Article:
Suffice it to say that bathrooms have recently leapt into the spotlight. The past several years have brought controversy to restrooms through a number of bills written to regulate who accesses bathrooms labeled for men or women. These bills have seemed to specifically target transgender people, often including legislation that requires that people use the bathroom that would align with the sex that they were assigned at birth. (If you’re not clear on terminology related to gender identity, like transgender or cisgender, check out our previous post with some introductory information.) It’s certainly not a new issue; as transwoman and transgender rights activist, Laverne Cox, stated, “Trans people have been going to the bathroom for a very long time.” To catch you up, we’ll start by going over a brief history of recent legislation and federal guidelines, then discuss some of the arguments raised in this debate.
You may have seen a baby with a “strawberry mark” – a pink or blue colored lesion that can appear anywhere on the body, including the face. These lesions are called hemangiomas [hi-man-jee-oh-muh]. Infantile hemangiomas are the most common type of hemangioma and affect 3-5% of babies. Risk factors for these include being Caucasian and female, and being born prematurely and with low birth weight. Some strawberry marks look like a flat red mark at birth, but can grow rapidly in the first few months of life. The period of most rapid growth seems to fall between 4 and 8 weeks of life based on review of parent photographs. That’s a tricky time to catch because the timing of typical well-child checks tends to fall prior to and following that age range. Read more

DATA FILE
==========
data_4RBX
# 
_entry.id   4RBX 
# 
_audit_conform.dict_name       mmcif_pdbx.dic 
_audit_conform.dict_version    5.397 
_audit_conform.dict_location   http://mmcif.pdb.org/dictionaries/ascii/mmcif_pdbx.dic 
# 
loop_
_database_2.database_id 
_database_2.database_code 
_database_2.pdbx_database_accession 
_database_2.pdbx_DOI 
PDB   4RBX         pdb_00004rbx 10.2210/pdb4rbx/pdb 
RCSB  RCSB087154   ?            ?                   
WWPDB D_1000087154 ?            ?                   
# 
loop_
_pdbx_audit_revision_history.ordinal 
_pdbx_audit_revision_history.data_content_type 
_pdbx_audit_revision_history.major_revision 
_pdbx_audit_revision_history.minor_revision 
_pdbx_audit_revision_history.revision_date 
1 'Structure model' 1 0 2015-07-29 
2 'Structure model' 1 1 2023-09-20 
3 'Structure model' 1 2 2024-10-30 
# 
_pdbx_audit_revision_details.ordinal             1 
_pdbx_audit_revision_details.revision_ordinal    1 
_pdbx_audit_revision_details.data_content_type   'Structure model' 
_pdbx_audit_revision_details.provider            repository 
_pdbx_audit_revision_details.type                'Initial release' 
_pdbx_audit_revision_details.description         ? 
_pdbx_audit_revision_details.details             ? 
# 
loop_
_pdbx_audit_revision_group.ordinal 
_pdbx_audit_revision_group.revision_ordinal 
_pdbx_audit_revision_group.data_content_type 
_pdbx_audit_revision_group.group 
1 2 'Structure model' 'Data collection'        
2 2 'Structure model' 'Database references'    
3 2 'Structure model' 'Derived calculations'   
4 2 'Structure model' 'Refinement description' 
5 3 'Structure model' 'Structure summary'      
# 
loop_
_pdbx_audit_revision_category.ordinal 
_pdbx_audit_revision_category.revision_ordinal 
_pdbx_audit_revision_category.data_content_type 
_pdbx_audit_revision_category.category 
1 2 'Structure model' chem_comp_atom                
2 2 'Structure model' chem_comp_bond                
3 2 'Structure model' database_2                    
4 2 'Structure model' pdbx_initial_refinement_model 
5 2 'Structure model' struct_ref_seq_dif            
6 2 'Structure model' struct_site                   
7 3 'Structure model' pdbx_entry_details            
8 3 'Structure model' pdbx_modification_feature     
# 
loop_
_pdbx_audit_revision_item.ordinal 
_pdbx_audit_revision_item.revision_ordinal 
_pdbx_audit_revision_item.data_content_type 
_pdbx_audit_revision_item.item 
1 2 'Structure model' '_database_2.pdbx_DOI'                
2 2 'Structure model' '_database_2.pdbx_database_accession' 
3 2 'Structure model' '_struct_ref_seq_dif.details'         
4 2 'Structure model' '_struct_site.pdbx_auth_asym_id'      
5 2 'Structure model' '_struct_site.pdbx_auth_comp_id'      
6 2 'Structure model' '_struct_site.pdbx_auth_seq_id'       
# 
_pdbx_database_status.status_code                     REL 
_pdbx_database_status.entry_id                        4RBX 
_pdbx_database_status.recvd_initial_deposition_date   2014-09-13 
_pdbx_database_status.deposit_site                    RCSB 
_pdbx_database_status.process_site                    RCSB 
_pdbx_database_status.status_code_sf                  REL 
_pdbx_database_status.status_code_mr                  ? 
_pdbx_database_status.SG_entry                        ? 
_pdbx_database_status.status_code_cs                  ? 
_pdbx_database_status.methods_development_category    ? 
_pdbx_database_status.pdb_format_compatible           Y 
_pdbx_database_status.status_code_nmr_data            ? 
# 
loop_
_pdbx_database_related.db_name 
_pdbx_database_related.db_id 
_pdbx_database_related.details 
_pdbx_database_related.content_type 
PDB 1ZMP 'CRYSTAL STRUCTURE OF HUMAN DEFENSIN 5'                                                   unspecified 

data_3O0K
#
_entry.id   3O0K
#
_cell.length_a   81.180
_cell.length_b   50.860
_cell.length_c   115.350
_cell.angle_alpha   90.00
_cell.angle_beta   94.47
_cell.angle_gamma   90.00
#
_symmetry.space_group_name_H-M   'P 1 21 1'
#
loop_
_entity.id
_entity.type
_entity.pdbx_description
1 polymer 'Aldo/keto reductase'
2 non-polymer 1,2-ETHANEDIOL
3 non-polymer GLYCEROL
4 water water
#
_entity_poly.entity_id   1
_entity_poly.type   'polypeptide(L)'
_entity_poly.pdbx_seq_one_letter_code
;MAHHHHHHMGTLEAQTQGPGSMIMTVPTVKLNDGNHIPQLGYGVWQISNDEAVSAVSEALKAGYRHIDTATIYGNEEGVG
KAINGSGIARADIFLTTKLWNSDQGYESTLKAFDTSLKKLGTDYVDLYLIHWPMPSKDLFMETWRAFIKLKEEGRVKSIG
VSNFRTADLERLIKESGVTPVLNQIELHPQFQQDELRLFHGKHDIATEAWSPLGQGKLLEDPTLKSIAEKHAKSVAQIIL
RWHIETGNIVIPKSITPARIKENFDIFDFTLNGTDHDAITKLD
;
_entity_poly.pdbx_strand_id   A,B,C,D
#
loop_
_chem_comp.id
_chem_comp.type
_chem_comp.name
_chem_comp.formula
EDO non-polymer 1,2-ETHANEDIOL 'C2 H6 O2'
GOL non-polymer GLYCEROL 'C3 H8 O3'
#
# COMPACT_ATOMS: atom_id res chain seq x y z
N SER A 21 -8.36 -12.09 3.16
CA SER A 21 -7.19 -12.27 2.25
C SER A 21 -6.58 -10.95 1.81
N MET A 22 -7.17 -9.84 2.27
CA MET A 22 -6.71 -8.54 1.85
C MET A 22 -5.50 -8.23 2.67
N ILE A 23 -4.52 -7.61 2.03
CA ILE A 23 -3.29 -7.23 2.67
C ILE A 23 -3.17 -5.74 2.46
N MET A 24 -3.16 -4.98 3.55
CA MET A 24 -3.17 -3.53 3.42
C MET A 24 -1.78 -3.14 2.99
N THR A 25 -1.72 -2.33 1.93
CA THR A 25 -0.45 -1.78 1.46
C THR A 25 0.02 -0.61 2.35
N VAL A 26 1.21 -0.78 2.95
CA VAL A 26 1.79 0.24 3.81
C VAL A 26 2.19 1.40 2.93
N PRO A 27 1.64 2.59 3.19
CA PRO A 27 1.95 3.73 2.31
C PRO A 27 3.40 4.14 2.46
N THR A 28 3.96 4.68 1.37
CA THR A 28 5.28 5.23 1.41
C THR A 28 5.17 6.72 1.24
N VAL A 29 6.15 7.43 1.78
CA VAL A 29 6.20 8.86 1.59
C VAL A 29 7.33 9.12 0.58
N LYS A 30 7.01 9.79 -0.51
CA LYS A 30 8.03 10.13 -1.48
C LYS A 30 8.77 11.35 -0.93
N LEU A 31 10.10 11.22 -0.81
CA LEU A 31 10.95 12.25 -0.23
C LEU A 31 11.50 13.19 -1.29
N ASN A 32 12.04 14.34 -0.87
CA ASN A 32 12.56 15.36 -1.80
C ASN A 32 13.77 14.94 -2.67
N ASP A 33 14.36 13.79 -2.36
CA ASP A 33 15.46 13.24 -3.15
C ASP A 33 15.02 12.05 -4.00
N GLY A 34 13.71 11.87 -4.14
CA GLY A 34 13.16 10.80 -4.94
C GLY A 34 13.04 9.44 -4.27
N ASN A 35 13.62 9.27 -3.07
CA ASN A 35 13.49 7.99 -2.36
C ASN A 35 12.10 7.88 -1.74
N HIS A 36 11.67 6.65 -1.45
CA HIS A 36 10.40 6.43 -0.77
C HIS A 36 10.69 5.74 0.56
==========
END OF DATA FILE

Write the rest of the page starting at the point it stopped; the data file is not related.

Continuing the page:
It’s that time of year again: Feb 26- March 4, 2017 is National Eating Disorders Awareness week (#NEDAwareness). This year’s theme is: It’s time to talk about it! The goal is to increase the conversations about eating disorders to decrease their stigma. Previous eating disorders blogs I wrote have discussed prevalence, warning signs, focusing on healthy habits instead of weight, males with body image issues, and even a first-person account of living with an eating disorder. This year I’m going to focus on the intersection of eating disorders and other common mental health conditions.
Many of us remember our parents’ reaction when we were caught in a lie or remember when our children told us a lie. It often comes as a shock to parents. The reality is that all children lie at some point. It’s a normal part of a development. As the American Academy of Pediatrics (AAP) explains, the act of lying demonstrates that their conscience is working. While it can be upsetting when kids lie or stretch the truth, the reasons they do so vary by age. And, how we react can make a big difference on their future behavior.
With kids in school it seems like something is always going around. If you hear the ominous, “My throat hurts…” there are a few easy ways to make sure a sore throat doesn’t keep your kids down for too long.